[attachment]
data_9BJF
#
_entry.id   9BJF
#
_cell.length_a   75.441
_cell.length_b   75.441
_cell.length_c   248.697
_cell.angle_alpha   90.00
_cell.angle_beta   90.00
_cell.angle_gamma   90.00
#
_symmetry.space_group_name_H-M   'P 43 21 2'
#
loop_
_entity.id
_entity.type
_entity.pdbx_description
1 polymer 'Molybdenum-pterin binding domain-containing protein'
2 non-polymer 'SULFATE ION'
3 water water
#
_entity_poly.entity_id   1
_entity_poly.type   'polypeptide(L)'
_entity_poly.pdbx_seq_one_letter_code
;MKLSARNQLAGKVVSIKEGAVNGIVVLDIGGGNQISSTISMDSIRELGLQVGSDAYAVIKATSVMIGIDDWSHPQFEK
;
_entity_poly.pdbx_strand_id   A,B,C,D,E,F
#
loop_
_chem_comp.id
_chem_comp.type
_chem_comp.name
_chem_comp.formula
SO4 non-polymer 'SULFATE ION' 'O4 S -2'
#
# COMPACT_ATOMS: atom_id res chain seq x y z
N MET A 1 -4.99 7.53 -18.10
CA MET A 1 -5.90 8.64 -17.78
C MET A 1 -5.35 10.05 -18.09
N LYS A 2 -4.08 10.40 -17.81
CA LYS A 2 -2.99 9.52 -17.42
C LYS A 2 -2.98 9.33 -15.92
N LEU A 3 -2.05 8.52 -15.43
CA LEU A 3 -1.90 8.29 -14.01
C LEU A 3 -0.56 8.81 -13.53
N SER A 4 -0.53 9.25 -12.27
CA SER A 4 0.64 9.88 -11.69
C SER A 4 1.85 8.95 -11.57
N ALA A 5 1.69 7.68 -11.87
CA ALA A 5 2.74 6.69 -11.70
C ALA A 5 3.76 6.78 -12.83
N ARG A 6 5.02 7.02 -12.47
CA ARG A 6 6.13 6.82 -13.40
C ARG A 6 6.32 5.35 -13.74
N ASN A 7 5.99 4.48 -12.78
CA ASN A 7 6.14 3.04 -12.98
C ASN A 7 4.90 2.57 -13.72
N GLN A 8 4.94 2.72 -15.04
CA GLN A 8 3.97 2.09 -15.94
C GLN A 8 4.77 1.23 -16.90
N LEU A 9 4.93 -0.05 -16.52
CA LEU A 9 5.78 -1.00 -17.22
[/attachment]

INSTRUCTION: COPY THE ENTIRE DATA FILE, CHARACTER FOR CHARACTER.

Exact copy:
data_9BJF
#
_entry.id   9BJF
#
_cell.length_a   75.441
_cell.length_b   75.441
_cell.length_c   248.697
_cell.angle_alpha   90.00
_cell.angle_beta   90.00
_cell.angle_gamma   90.00
#
_symmetry.space_group_name_H-M   'P 43 21 2'
#
loop_
_entity.id
_entity.type
_entity.pdbx_description
1 polymer 'Molybdenum-pterin binding domain-containing protein'
2 non-polymer 'SULFATE ION'
3 water water
#
_entity_poly.entity_id   1
_entity_poly.type   'polypeptide(L)'
_entity_poly.pdbx_seq_one_letter_code
;MKLSARNQLAGKVVSIKEGAVNGIVVLDIGGGNQISSTISMDSIRELGLQVGSDAYAVIKATSVMIGIDDWSHPQFEK
;
_entity_poly.pdbx_strand_id   A,B,C,D,E,F
#
loop_
_chem_comp.id
_chem_comp.type
_chem_comp.name
_chem_comp.formula
SO4 non-polymer 'SULFATE ION' 'O4 S -2'
#
# COMPACT_ATOMS: atom_id res chain seq x y z
N MET A 1 -4.99 7.53 -18.10
CA MET A 1 -5.90 8.64 -17.78
C MET A 1 -5.35 10.05 -18.09
N LYS A 2 -4.08 10.40 -17.81
CA LYS A 2 -2.99 9.52 -17.42
C LYS A 2 -2.98 9.33 -15.92
N LEU A 3 -2.05 8.52 -15.43
CA LEU A 3 -1.90 8.29 -14.01
C LEU A 3 -0.56 8.81 -13.53
N SER A 4 -0.53 9.25 -12.27
CA SER A 4 0.64 9.88 -11.69
C SER A 4 1.85 8.95 -11.57
N ALA A 5 1.69 7.68 -11.87
CA ALA A 5 2.74 6.69 -11.70
C ALA A 5 3.76 6.78 -12.83
N ARG A 6 5.02 7.02 -12.47
CA ARG A 6 6.13 6.82 -13.40
C ARG A 6 6.32 5.35 -13.74
N ASN A 7 5.99 4.48 -12.78
CA ASN A 7 6.14 3.04 -12.98
C ASN A 7 4.90 2.57 -13.72
N GLN A 8 4.94 2.72 -15.04
CA GLN A 8 3.97 2.09 -15.94
C GLN A 8 4.77 1.23 -16.90
N LEU A 9 4.93 -0.05 -16.52
CA LEU A 9 5.78 -1.00 -17.22